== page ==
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I’ve decided to take the MIT OpenCourseWare class 6-00 Introduction to Computer Science and Programming. I know, I know, it’s an intro class, but it looks like fun. That and I’ve never programmed in python before, which is the language taught in this course. So, I’m going to learn Python for fun. It’s amazing how quickly the language can be picked up. Here is my first real attempt at writing in the language. Other than a couple of test “hello world” type things to get a better grip on the syntax.

So, the first real problem given out is to write a program to find the 1000th prime number. So, here is my first go round. It’s not very elegant, or algorithmically pretty, but it brute forces the correct answer out to at least 10,000 prime numbers. I checked.

# Write a program that computes and prints the 1000th prime number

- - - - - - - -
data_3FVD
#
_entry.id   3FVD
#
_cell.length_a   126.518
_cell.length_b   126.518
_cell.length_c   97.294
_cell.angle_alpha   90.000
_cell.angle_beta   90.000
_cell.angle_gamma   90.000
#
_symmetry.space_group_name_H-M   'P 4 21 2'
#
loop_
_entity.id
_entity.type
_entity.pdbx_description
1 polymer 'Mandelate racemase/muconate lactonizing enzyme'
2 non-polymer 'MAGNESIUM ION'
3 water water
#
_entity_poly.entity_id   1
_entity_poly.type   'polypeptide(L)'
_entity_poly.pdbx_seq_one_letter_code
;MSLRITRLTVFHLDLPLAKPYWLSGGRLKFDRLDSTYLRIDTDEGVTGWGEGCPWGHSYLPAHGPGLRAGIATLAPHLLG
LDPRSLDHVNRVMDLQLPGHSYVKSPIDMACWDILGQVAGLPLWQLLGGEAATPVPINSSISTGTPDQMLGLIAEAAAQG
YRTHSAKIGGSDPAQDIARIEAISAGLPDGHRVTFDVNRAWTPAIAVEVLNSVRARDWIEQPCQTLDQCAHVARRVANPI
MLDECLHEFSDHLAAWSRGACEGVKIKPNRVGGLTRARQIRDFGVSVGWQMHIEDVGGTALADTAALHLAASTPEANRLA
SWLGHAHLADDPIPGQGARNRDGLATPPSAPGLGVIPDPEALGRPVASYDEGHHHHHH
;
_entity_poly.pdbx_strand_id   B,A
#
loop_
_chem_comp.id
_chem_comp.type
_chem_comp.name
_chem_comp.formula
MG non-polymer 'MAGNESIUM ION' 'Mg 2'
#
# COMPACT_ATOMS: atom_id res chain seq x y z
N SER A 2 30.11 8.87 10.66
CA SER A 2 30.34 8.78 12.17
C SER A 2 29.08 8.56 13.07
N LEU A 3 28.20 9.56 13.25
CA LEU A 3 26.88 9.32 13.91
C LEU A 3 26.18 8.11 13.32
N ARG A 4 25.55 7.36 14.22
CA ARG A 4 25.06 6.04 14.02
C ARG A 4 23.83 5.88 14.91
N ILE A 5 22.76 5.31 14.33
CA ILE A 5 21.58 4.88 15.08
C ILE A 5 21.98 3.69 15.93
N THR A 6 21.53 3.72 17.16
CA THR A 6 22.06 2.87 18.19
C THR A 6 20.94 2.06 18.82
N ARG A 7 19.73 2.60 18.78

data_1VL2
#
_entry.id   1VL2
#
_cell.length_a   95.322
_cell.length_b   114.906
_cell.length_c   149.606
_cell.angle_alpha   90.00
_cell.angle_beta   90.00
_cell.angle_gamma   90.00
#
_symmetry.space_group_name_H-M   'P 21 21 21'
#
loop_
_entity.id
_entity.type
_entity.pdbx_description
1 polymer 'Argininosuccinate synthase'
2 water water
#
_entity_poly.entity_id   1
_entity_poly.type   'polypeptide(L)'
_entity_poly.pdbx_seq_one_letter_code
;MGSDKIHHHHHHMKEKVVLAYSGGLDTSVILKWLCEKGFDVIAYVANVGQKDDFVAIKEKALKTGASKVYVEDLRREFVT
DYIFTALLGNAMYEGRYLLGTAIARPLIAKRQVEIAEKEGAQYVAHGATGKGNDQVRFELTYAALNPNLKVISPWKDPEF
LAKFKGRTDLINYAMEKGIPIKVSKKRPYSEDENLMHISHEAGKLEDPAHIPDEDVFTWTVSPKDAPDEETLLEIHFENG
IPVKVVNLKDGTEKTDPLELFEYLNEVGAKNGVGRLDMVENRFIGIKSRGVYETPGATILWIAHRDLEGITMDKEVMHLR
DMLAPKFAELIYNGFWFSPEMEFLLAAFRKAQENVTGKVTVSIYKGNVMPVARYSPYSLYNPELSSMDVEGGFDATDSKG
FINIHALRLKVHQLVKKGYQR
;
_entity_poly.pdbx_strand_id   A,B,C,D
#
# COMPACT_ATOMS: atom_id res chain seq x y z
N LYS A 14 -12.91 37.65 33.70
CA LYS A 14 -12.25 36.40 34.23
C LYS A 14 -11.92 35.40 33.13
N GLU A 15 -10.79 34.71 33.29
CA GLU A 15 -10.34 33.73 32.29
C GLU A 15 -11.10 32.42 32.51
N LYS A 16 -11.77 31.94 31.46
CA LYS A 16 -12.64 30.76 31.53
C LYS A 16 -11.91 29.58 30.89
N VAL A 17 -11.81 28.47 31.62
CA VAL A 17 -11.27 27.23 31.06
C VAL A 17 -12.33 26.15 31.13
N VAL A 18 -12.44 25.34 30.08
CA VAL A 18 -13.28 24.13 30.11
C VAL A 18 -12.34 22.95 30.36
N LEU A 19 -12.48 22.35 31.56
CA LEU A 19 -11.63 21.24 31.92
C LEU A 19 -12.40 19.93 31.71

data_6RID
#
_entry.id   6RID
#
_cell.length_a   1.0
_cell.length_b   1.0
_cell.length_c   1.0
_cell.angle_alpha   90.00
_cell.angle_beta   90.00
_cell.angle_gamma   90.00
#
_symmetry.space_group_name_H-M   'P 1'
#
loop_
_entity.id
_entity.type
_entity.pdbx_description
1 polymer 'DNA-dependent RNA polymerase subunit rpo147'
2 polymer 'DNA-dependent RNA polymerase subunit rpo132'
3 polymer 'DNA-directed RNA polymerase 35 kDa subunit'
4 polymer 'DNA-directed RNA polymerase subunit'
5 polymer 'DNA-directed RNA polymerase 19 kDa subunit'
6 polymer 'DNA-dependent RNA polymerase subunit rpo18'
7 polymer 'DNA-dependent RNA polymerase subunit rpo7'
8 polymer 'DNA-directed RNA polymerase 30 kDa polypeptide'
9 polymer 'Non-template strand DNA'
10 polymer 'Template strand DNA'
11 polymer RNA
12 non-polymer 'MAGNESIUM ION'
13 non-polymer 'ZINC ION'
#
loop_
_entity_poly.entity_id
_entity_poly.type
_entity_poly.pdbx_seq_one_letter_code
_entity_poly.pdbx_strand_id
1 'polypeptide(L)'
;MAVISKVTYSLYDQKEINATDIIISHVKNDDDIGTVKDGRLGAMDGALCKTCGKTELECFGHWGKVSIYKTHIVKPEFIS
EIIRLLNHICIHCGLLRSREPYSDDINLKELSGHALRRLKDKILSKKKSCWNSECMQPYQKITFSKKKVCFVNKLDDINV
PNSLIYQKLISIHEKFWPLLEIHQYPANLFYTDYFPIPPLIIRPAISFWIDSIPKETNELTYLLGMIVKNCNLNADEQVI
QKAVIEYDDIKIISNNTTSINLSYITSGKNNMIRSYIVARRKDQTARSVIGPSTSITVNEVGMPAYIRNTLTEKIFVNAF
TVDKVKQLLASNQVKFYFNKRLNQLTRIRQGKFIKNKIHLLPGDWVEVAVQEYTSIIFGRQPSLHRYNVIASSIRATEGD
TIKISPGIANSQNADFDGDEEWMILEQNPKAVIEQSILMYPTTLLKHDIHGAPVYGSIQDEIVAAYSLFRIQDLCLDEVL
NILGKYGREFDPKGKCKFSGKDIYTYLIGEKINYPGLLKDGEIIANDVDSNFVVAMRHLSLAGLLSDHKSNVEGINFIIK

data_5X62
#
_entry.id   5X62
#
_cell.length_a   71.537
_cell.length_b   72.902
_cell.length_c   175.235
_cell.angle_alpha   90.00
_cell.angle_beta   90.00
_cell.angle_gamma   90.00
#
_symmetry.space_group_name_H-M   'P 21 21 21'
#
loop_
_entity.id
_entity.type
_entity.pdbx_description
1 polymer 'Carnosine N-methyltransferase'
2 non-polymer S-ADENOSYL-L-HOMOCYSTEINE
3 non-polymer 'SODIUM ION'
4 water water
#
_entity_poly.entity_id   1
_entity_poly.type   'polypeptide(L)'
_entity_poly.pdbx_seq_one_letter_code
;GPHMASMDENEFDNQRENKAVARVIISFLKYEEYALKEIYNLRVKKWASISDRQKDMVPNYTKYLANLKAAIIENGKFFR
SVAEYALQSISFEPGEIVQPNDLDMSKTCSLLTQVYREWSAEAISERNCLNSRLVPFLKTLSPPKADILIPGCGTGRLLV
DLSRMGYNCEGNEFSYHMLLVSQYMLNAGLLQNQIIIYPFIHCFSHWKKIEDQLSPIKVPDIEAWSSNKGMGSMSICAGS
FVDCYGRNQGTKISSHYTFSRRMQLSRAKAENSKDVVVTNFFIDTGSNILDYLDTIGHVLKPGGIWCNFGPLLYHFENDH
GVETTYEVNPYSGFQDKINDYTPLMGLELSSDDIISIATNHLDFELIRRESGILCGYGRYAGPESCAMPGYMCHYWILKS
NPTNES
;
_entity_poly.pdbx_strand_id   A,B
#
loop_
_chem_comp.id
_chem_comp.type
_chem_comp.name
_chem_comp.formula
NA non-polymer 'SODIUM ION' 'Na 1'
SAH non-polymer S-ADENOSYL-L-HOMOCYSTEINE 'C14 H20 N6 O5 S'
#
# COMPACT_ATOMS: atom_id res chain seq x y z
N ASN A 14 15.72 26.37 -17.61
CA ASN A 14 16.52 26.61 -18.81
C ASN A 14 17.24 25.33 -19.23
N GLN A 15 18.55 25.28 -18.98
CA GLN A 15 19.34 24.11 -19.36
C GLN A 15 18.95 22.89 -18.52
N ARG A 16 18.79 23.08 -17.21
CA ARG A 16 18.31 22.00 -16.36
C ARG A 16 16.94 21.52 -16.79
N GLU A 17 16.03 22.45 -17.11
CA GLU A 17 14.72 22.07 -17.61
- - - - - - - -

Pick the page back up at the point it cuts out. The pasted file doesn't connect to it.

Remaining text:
# initialize some variables

# generate odd integers

# check to see if it’s a prime number

# use a%b to get remainder and see if it equals zero

# Note, we count 1 as a prime instead of 2 just to make this easier to code.

# 2 is an even number and messing with the logic. It’s a cheat, I know.

count = 1

candidate = 1

while count <= 1000: # iterate until 1000 primes found

myresult = ‘prime’ # turn on prime found flag

half = candidate / 2 # set the half way point

iterator = 3 # start dividing with 3

while iterator <= half :

if candidate % iterator == 0 : # do we have a divider?

myresult = ‘notprime’ # turn off prime found flag

iterator = half + 1 # Stop counting we found a divider

iterator = iterator + 2

if myresult == ‘prime’ :

count = count + 1 # found a prime, iterate the counter

candidate = candidate + 2 # set candidate to next odd number

# Print out 1,000th Prime Number

print ‘The’,count – 1,’th prime is ‘, candidate – 2

And in case you are wondering the answer is

The 1000th prime is 7919

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